School of Architecture's DHARMA project sheds light on Roman Forum

Author: Susan Guibert and Kara Kelly

Considered one of the most celebrated meeting places in the world in all of history, with a built history that spans more than 2,500 years, the Roman Forum and its built landscape is the most densely layered and complex sites known to man today. Lying in the heart of the city of Rome, the Forum was the political, religious and cultural epic center of the Republic and later Imperial world.

Scanning team documenting the Roman Forum at extreme high resolutions (Courtesy Taylor Stein) Scanning team documenting the Roman Forum at extreme high resolutions (Courtesy Taylor Stein)

The site is not only large but also topographically complex, due to its incremental evolution over time. While the city had a humble beginning, its continuous development resulted in a palimpsest of architectural monuments both great and small. Today, the ruins of majestic statues, monuments, shrines and temples surround what was once the Roman Forum, and for decades, these structures have been the subject of dozens of historical architecture studies.

Thanks to sophisticated scanning technology — Digital Historical Architectural Research and Material Analysis (DHARMA) lab — a University of Notre Dame School of Architecture student research team led by Associate Professor of Architecture Krupali Uplekar Krusche is able to document the Roman Forum and other World Heritage Sites employing the latest optical technology: high-definition surveying lasers like the Scan Station and C10 along with GigaPan photography. The team has been able to document the existing state of the site in an unprecedented detail. Traditional methods of hand-measuring and photogrammetry are also being conducted to supplement the data gathered through this digital technique. (Watch the video)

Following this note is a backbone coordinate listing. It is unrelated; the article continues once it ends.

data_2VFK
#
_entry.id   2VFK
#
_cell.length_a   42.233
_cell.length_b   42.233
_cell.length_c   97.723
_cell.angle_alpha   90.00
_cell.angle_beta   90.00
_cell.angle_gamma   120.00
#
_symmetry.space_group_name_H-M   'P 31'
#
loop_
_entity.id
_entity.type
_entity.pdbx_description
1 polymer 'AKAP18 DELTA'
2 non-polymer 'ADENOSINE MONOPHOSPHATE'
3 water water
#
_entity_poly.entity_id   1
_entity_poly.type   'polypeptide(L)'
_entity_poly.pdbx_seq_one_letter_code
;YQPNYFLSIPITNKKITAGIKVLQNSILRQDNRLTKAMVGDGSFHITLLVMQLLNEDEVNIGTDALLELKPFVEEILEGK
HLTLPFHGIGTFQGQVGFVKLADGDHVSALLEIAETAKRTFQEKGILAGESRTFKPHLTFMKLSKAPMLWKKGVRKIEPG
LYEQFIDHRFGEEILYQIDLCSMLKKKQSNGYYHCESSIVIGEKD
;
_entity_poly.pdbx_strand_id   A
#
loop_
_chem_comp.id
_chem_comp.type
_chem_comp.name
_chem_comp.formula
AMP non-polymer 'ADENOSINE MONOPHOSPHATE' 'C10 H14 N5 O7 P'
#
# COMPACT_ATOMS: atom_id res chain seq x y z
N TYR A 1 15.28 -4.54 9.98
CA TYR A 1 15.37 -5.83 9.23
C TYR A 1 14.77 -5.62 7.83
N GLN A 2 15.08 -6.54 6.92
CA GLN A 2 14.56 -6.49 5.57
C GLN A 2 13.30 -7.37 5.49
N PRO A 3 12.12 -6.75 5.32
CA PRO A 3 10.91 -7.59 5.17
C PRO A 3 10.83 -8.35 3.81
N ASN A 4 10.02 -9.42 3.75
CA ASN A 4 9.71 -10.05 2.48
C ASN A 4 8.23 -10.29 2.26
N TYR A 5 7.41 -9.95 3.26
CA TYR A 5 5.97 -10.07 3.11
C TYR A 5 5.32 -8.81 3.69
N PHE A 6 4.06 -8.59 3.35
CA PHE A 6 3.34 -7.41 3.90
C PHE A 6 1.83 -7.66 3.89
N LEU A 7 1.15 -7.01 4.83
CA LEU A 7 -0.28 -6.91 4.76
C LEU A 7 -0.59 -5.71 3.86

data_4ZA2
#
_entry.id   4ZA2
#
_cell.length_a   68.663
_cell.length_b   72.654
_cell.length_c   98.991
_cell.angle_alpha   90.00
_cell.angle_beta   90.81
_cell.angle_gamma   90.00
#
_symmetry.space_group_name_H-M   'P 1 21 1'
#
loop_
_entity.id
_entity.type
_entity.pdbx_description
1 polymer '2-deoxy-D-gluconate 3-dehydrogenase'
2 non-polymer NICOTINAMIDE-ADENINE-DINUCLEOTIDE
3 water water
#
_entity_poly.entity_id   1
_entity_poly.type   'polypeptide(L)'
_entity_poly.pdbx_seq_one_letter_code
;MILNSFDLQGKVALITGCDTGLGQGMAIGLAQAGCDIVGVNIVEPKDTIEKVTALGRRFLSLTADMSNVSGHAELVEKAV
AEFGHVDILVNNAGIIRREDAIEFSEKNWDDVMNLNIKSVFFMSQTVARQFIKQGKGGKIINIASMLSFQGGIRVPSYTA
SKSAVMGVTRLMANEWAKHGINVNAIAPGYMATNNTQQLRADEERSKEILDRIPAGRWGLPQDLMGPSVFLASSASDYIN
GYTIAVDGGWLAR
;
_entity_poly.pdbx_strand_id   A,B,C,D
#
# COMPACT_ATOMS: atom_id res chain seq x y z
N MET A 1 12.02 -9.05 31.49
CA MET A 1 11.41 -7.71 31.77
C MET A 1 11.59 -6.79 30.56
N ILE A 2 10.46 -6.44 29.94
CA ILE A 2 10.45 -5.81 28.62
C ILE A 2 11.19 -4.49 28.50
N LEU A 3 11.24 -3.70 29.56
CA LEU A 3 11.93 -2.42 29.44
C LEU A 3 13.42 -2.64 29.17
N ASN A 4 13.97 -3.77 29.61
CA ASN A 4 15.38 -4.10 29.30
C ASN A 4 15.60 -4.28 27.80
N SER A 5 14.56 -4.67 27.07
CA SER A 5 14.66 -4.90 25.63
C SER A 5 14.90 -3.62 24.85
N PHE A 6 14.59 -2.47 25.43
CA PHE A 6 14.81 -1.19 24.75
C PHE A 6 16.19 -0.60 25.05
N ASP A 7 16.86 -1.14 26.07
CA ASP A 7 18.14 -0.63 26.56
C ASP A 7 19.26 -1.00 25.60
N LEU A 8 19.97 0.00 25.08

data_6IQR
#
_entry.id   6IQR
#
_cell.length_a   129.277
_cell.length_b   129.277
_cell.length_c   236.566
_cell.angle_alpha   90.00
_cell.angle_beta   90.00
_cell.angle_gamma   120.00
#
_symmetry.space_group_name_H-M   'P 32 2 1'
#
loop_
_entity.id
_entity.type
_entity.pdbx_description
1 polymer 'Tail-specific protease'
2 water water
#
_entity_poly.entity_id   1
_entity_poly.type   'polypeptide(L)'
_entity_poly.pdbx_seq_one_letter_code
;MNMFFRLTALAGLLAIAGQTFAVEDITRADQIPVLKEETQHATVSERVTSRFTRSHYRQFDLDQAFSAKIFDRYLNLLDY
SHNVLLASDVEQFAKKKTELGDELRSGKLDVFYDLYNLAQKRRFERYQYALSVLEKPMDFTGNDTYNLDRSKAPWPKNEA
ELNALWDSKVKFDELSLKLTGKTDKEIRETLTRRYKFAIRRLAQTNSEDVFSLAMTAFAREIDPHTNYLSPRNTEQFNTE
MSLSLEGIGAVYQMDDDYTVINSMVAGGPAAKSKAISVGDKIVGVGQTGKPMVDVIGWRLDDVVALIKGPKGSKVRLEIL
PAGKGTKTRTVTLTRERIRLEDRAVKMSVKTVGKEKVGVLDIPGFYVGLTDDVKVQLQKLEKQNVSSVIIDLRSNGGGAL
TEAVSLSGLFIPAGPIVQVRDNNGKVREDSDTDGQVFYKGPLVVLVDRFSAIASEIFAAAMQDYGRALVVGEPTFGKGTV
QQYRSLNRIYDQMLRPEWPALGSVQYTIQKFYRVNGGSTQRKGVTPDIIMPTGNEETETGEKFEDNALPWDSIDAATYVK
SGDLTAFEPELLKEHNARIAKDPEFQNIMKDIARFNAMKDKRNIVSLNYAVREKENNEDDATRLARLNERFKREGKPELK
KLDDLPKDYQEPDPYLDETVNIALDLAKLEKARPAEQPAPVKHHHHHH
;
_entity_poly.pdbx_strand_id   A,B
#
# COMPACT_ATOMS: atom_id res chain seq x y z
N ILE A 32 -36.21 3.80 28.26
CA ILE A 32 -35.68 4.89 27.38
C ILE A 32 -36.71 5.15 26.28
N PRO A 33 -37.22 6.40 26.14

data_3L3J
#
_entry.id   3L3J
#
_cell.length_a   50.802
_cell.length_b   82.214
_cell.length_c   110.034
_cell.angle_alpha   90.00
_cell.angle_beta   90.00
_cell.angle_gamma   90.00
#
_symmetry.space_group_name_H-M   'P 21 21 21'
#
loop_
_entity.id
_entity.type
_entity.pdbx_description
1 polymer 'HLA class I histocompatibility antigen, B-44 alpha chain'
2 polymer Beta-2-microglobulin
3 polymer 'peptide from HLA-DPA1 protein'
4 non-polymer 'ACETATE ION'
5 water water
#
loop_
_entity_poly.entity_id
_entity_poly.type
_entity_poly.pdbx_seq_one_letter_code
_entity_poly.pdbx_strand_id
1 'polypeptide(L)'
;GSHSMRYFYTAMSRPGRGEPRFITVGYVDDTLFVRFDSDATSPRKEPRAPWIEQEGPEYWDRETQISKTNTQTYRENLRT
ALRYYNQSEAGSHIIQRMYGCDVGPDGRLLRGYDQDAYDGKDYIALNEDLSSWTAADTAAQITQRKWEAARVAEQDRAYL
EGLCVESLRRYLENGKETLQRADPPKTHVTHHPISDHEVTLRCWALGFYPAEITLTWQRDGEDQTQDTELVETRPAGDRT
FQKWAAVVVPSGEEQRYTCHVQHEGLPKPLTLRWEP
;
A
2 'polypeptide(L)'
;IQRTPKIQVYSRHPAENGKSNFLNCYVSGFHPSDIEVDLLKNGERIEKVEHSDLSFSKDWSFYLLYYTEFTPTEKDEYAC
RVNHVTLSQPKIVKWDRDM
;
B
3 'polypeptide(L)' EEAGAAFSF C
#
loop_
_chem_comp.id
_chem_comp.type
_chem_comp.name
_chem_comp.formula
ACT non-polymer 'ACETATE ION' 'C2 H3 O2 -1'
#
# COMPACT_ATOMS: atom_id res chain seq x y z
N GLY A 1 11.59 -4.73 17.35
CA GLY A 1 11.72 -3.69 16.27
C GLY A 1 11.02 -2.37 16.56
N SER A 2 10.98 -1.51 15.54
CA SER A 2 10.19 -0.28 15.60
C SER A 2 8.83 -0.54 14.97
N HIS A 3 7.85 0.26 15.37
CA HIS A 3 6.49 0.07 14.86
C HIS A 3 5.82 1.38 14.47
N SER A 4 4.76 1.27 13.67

Combining 3-D documentation with meticulous hand measurements, the students on the DHARMA team can create blueprints that document these monuments and their urban settings in an unprecedented detail. If the landmarks were ever to completely deteriorate or be destroyed, this information would be essential to their reconstruction.

The technology also has the potential to keep such a catastrophe from happening in the first place, identifying otherwise invisible areas of deterioration, allowing for repair and prevention of further damage.

“The goal of our research since 2006 and of our work in the Forum since 2010 has been to strengthen the disconnect that exists between scholars of various fields working on the World Heritage Sites, the outputs they produce and the relevance of it to tourists and visitors of the site,” Krusche says.

This method of scanning not only helps researchers visualize the appearance of structures with exceptional precision, but it recently helped correct long-held perceptions about the original appearance of one of the temples of the Roman Forum.